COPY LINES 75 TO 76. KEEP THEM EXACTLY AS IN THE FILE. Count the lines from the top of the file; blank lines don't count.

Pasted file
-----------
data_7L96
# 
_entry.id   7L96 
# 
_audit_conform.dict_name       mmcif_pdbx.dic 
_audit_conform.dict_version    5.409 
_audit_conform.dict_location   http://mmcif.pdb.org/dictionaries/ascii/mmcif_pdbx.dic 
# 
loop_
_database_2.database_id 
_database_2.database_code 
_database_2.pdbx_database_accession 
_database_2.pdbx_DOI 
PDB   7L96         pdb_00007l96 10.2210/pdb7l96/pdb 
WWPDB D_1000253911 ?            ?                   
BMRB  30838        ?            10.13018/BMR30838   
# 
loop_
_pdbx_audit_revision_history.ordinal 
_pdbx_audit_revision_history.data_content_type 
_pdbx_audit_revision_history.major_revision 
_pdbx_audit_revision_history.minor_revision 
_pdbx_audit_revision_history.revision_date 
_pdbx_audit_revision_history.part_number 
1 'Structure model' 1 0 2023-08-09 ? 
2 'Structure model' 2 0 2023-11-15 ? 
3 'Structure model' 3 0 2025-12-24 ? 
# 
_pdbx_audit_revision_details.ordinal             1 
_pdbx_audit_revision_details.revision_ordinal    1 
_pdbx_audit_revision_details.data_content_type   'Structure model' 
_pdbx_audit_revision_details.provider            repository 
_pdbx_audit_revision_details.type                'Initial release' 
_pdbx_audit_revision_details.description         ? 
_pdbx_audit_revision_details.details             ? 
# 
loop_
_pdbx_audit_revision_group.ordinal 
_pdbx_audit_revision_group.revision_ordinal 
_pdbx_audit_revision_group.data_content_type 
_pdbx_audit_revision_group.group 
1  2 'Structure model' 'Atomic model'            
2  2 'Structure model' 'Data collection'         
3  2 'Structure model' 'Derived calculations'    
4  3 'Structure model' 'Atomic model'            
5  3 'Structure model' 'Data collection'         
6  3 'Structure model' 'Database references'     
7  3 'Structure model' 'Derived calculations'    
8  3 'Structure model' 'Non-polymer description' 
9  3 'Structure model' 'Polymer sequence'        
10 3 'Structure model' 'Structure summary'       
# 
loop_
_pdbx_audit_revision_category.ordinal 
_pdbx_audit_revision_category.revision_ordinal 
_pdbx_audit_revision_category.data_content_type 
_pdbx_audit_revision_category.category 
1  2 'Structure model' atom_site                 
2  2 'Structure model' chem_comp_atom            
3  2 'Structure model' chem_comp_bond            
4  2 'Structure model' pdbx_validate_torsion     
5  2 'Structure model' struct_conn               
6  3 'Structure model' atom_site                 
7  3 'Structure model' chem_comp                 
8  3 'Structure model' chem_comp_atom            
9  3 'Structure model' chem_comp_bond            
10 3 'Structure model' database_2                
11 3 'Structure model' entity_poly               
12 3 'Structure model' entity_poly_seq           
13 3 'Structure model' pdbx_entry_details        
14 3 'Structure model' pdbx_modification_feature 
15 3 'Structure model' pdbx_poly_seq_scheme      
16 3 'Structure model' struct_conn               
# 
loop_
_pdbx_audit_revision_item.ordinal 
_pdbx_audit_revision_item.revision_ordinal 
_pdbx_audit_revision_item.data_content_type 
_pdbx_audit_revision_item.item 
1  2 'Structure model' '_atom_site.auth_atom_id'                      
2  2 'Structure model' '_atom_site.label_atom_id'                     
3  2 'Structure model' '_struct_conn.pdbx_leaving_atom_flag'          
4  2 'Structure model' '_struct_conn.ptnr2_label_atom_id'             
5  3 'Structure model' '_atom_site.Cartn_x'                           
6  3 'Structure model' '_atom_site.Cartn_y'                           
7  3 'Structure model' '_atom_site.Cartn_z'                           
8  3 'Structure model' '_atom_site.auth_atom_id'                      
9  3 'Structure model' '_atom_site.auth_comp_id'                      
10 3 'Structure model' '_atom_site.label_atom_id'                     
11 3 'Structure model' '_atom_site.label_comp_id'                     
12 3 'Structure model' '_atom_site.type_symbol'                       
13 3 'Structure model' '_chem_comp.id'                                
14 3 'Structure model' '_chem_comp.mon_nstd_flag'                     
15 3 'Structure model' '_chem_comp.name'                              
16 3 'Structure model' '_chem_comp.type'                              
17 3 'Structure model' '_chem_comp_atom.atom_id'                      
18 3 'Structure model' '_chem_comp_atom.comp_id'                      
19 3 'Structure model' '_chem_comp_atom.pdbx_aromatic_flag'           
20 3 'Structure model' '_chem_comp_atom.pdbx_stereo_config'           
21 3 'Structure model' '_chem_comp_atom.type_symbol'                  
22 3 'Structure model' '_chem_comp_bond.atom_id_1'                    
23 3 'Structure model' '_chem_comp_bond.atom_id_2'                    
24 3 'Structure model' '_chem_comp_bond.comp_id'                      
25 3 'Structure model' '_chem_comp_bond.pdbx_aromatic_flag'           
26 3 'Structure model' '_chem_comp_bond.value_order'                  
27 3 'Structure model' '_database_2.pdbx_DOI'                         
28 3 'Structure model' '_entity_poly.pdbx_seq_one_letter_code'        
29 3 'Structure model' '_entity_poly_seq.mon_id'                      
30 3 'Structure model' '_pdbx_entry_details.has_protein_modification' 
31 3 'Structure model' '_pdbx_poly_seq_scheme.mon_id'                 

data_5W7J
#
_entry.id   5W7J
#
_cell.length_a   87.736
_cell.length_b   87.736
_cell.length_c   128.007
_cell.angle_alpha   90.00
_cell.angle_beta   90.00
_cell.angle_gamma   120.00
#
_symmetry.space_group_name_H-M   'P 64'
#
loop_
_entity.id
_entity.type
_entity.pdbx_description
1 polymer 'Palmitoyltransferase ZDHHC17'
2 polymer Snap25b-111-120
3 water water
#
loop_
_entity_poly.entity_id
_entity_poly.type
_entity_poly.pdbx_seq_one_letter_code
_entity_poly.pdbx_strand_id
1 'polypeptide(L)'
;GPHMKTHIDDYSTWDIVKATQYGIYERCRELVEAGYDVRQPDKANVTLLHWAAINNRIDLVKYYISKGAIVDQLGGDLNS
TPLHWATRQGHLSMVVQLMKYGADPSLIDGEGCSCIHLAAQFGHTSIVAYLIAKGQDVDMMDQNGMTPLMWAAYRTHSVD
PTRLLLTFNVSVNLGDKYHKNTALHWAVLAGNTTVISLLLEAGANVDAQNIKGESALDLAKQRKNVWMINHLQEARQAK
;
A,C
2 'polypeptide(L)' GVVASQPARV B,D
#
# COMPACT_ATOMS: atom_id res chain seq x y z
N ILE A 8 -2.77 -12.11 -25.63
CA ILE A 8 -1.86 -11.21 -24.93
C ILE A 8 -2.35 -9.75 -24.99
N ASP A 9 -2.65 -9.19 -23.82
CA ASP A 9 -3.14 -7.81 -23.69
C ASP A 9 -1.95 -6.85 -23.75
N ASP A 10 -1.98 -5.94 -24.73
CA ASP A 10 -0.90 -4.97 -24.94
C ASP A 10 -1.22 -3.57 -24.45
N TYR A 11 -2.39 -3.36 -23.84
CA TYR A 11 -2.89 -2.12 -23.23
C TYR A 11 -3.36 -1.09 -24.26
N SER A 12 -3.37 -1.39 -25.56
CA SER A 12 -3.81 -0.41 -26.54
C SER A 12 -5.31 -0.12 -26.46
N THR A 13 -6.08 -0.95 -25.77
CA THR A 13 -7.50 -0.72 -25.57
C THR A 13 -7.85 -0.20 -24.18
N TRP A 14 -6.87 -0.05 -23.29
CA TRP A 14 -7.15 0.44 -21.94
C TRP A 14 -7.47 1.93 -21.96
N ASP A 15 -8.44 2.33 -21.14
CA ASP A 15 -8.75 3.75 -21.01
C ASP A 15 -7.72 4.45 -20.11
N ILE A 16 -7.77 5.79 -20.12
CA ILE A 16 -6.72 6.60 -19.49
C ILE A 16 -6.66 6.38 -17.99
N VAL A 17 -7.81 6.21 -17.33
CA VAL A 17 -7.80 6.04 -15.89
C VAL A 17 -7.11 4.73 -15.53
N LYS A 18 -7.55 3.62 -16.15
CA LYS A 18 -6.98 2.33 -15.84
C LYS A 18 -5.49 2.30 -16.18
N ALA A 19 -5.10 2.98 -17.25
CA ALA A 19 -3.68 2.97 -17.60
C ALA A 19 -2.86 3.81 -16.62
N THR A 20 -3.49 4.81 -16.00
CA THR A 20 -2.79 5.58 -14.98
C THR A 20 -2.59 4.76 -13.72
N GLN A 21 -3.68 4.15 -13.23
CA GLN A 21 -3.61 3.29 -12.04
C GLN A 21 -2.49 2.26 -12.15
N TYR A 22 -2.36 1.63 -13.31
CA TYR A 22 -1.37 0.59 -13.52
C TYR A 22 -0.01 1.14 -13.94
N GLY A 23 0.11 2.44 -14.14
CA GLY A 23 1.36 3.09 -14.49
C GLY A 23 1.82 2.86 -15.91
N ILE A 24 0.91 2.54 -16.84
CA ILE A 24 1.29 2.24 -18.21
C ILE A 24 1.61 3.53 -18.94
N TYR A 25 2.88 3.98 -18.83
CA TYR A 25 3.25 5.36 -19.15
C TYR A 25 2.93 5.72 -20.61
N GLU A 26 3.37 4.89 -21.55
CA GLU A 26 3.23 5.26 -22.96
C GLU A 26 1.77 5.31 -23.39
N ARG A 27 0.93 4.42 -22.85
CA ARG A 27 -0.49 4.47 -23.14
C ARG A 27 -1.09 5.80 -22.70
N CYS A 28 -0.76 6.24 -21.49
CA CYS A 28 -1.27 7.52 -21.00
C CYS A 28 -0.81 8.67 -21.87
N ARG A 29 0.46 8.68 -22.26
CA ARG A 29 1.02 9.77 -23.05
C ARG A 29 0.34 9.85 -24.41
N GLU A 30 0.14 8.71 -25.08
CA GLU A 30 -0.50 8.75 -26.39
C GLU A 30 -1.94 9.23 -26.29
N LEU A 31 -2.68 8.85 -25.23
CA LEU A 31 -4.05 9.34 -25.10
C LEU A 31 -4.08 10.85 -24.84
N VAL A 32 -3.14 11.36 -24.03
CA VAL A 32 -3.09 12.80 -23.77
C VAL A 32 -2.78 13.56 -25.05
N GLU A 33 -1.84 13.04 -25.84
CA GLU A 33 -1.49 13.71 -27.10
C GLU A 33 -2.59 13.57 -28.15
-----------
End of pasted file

loop_
_pdbx_audit_revision_item.ordinal 